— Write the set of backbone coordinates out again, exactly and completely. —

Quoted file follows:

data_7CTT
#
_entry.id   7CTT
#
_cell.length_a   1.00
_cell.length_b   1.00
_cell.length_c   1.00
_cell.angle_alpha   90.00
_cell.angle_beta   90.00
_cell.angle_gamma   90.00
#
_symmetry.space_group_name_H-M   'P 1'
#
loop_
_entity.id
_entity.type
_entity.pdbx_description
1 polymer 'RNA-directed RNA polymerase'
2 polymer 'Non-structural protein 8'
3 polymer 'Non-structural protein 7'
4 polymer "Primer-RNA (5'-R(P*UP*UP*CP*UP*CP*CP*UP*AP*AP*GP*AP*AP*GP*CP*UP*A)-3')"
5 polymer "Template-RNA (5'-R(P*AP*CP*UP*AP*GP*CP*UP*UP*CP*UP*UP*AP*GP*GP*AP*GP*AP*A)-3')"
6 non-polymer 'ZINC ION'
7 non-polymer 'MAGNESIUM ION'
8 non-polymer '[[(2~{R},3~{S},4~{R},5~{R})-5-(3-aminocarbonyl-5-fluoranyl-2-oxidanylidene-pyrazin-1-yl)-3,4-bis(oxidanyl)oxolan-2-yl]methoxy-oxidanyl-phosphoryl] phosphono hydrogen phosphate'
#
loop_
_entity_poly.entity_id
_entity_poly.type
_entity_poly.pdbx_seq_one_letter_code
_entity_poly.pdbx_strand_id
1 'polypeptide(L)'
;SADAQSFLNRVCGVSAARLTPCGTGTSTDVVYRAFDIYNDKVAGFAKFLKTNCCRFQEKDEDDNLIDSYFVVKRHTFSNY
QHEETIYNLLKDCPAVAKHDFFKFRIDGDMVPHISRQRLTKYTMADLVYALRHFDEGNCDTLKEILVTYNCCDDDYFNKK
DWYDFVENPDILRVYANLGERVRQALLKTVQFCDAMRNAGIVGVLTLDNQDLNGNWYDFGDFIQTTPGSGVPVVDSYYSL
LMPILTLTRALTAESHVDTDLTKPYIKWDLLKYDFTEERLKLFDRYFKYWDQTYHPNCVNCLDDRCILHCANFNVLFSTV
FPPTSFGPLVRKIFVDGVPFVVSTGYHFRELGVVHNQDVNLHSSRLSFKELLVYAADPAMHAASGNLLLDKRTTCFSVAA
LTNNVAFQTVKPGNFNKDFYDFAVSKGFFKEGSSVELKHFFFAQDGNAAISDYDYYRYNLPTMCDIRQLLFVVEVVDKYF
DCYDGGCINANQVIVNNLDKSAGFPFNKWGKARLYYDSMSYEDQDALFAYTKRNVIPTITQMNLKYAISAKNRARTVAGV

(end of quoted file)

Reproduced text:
data_7CTT
#
_entry.id   7CTT
#
_cell.length_a   1.00
_cell.length_b   1.00
_cell.length_c   1.00
_cell.angle_alpha   90.00
_cell.angle_beta   90.00
_cell.angle_gamma   90.00
#
_symmetry.space_group_name_H-M   'P 1'
#
loop_
_entity.id
_entity.type
_entity.pdbx_description
1 polymer 'RNA-directed RNA polymerase'
2 polymer 'Non-structural protein 8'
3 polymer 'Non-structural protein 7'
4 polymer "Primer-RNA (5'-R(P*UP*UP*CP*UP*CP*CP*UP*AP*AP*GP*AP*AP*GP*CP*UP*A)-3')"
5 polymer "Template-RNA (5'-R(P*AP*CP*UP*AP*GP*CP*UP*UP*CP*UP*UP*AP*GP*GP*AP*GP*AP*A)-3')"
6 non-polymer 'ZINC ION'
7 non-polymer 'MAGNESIUM ION'
8 non-polymer '[[(2~{R},3~{S},4~{R},5~{R})-5-(3-aminocarbonyl-5-fluoranyl-2-oxidanylidene-pyrazin-1-yl)-3,4-bis(oxidanyl)oxolan-2-yl]methoxy-oxidanyl-phosphoryl] phosphono hydrogen phosphate'
#
loop_
_entity_poly.entity_id
_entity_poly.type
_entity_poly.pdbx_seq_one_letter_code
_entity_poly.pdbx_strand_id
1 'polypeptide(L)'
;SADAQSFLNRVCGVSAARLTPCGTGTSTDVVYRAFDIYNDKVAGFAKFLKTNCCRFQEKDEDDNLIDSYFVVKRHTFSNY
QHEETIYNLLKDCPAVAKHDFFKFRIDGDMVPHISRQRLTKYTMADLVYALRHFDEGNCDTLKEILVTYNCCDDDYFNKK
DWYDFVENPDILRVYANLGERVRQALLKTVQFCDAMRNAGIVGVLTLDNQDLNGNWYDFGDFIQTTPGSGVPVVDSYYSL
LMPILTLTRALTAESHVDTDLTKPYIKWDLLKYDFTEERLKLFDRYFKYWDQTYHPNCVNCLDDRCILHCANFNVLFSTV
FPPTSFGPLVRKIFVDGVPFVVSTGYHFRELGVVHNQDVNLHSSRLSFKELLVYAADPAMHAASGNLLLDKRTTCFSVAA
LTNNVAFQTVKPGNFNKDFYDFAVSKGFFKEGSSVELKHFFFAQDGNAAISDYDYYRYNLPTMCDIRQLLFVVEVVDKYF
DCYDGGCINANQVIVNNLDKSAGFPFNKWGKARLYYDSMSYEDQDALFAYTKRNVIPTITQMNLKYAISAKNRARTVAGV